Seniors end academy with projects
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High school students at the Red River Technology Center, or Vo-tech, have the opportunity to take two years of specialized classes in their field of choice. These classes are oftentimes brought to an end with the graduating seniors spending a semester working on a special project. For seniors in several different classes, these projects provided opportunities for learning and gaining experience.
In the Biomedical Academy, the projects this year focused on the Zika Virus. The projects and research covered a variety of zika-related topics, from cures for the disease to the methods it uses to spread.
Senior Blake Conway elaborated on his project.
“We genetically altered nematodes to where they would exhibit different phenotypes, or physical characteristics that they have,” he said.
The seniors in Pre-Engineering, on the other hand, had projects based around designing and building things.
Jerad Hudson described the steps involved with building his project, an electric caster board.
“First, we obviously went through 3D modeling,” he said. “And then we moved to actually building it using the welding that’s at the Votech.”
Marc Crook, another Pre-Engineering senior, talked about the decision-making behind his team’s project, a tablet-holding arm device.
“Well, we had a thought process of many different ideas,” he said. “The tablet arm was considered the best through all of them.”
The seniors had to present their projects as well. According to Conway, the biomed presentations took the form of a more open group presentation.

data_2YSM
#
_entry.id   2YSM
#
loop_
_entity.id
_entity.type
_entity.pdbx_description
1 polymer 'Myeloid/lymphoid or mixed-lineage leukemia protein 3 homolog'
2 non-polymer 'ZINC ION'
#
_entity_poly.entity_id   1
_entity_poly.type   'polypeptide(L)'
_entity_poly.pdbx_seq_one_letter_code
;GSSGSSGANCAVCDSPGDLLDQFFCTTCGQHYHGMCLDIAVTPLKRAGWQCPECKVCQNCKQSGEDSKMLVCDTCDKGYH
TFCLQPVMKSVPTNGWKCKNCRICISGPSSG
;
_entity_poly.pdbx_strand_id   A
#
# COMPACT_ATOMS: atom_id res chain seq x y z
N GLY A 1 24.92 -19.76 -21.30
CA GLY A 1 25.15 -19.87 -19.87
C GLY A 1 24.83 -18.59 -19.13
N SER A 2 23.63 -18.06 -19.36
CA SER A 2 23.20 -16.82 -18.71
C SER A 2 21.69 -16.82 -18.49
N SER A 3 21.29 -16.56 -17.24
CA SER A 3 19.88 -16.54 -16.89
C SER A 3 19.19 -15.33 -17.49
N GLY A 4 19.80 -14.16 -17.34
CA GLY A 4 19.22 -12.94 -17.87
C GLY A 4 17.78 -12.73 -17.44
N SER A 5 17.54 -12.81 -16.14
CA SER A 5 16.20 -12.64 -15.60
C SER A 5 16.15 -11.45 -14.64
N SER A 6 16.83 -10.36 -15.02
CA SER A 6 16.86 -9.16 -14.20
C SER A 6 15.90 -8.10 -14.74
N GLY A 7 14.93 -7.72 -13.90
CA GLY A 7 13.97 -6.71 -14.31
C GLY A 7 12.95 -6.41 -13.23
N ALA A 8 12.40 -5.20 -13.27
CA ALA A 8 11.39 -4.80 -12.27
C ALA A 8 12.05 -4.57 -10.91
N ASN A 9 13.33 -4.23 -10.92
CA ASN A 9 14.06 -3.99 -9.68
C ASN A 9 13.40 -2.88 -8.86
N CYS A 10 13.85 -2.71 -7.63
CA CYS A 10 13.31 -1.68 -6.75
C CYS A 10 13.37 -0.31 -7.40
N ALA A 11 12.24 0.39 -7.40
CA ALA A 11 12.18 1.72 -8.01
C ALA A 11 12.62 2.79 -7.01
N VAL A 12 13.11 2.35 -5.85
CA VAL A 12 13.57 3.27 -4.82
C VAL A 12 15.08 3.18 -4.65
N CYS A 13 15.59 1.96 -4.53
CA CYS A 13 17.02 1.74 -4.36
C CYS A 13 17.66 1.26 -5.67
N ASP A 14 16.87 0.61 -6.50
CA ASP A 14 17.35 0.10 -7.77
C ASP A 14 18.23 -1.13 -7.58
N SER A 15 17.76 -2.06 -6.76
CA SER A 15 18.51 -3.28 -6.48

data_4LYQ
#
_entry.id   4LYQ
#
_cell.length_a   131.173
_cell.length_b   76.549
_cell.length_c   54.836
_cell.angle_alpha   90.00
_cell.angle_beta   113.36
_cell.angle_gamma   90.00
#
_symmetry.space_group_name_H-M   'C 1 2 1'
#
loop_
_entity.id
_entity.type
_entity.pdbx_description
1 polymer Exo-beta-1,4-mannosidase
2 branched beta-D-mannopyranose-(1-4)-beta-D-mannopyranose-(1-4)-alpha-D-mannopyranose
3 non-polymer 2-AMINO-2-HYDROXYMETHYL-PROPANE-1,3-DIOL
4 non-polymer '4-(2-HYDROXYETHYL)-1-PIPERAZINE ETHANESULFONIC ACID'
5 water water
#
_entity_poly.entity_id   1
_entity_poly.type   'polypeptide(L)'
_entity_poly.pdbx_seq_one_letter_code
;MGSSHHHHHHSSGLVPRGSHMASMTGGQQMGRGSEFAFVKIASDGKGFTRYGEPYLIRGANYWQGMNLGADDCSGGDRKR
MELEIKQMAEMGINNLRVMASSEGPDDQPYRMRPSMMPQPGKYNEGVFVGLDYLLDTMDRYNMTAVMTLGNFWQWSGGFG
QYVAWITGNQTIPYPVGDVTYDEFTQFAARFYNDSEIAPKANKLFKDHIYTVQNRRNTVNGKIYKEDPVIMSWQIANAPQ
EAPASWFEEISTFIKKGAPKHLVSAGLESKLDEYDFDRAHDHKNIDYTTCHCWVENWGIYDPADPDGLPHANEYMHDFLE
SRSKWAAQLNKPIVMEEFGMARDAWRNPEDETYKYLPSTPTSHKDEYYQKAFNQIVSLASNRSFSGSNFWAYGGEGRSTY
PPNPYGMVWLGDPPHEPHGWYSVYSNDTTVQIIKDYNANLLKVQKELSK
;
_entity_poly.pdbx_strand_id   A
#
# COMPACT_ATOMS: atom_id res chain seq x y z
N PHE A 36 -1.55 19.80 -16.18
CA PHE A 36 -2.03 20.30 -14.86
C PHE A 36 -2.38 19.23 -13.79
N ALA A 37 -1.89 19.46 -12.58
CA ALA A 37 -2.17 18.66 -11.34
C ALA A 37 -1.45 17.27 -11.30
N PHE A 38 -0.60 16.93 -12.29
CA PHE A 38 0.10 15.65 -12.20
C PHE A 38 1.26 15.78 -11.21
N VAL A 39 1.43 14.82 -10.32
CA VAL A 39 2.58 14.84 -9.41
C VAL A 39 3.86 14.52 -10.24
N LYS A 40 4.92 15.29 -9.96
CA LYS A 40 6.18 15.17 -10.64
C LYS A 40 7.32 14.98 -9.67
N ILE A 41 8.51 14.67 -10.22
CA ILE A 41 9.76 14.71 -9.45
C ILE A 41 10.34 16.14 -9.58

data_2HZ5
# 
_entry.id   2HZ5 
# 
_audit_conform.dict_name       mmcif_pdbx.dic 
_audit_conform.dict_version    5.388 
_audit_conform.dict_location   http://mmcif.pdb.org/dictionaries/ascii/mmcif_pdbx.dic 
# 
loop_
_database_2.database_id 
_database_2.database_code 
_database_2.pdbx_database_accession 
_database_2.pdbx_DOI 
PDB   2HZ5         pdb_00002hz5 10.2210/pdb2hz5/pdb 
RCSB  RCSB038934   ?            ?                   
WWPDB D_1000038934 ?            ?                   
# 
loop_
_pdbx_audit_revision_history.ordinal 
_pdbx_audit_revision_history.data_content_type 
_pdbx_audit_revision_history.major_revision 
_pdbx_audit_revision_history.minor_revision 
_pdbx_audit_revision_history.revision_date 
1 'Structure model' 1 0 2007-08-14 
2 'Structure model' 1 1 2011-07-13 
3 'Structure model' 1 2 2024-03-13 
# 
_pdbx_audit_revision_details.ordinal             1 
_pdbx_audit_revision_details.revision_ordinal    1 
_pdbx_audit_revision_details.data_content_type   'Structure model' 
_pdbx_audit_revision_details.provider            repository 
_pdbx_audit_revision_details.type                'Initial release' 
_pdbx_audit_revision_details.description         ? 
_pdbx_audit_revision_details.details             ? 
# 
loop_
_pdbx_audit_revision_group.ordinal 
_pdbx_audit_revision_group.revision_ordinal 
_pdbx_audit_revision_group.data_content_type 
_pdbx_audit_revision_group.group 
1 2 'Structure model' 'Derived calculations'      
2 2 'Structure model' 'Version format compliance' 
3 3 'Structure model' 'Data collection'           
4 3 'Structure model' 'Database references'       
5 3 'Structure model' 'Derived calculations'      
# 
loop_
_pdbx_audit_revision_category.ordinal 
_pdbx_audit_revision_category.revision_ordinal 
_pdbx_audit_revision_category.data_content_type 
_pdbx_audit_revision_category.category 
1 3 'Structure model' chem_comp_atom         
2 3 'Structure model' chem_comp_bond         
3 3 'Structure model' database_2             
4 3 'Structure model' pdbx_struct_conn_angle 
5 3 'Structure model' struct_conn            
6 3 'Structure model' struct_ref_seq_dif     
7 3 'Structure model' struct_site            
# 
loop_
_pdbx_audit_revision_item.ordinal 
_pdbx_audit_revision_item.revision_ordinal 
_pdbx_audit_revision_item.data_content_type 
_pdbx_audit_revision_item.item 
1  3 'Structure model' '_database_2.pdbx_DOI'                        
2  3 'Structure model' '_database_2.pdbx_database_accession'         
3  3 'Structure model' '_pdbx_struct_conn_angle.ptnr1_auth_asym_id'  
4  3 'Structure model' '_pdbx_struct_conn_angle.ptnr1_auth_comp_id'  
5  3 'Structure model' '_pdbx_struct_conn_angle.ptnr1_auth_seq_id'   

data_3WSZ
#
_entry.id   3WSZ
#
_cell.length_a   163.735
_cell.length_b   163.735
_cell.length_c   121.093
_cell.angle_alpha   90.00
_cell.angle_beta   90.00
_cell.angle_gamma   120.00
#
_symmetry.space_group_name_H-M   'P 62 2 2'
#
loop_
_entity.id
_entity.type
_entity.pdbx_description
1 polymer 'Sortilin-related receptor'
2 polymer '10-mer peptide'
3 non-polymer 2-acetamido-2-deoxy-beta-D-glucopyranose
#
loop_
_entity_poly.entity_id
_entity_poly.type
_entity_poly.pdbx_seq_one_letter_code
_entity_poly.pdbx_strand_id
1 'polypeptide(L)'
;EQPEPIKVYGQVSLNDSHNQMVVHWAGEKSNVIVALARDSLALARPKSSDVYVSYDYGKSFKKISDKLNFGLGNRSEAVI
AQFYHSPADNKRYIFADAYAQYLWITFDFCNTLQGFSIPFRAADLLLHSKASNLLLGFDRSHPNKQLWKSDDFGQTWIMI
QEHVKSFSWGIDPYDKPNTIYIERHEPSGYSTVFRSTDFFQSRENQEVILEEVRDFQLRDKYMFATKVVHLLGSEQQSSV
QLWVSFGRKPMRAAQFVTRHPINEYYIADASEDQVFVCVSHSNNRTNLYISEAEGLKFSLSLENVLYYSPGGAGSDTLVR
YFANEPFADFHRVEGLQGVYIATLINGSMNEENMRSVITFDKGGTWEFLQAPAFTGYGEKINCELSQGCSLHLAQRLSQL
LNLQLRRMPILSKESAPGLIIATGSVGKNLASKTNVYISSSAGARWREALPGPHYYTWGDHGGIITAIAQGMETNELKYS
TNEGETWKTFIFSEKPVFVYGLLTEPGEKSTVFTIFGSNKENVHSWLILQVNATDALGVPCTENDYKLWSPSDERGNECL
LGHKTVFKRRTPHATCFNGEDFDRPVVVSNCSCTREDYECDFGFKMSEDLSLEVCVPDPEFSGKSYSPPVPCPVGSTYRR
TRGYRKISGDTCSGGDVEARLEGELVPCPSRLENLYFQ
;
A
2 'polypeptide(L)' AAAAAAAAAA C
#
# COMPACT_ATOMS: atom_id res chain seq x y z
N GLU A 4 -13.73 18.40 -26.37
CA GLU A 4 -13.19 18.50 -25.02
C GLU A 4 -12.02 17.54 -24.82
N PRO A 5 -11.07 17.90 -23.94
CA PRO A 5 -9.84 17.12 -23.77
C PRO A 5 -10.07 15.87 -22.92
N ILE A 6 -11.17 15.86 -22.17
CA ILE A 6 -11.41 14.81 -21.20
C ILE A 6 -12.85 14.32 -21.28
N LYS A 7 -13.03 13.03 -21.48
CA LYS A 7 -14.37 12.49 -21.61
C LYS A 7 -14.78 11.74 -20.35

“Presenting was not too bad,” he said. “We got our posters set up, and people kind of had a walk-around, came by our booth, we’d explain our project to them.”
The Pre-Engineering seniors, on the other hand, presented their projects in a more public speaking-centric style. According to Hudson, this wasn’t a problem for him.
“Presentation for me was pretty easy, I just explained my product that I’m trying to make,” he said.
Most of the seniors, including Conway, feel that the projects provided them with good experience in their fields.
“It was a challenge at most times, but the end result was what we were expecting, so ultimately it was worth it,” Conway said. “We got to have a lot of experience that mostly just college students get to access, so it was a good opportunity.”
Hudson generally agreed with Conway’s opinion.
“I wouldn’t say it prepared me for future projects, but it definitely opened my eyes on how detailed you have to be, especially working with another department, especially welding or C&C [machining],” he said. “You have to have everything pretty precise, how you want it, and you actually have to go talk to them and create a relationship with them to get what you need done.”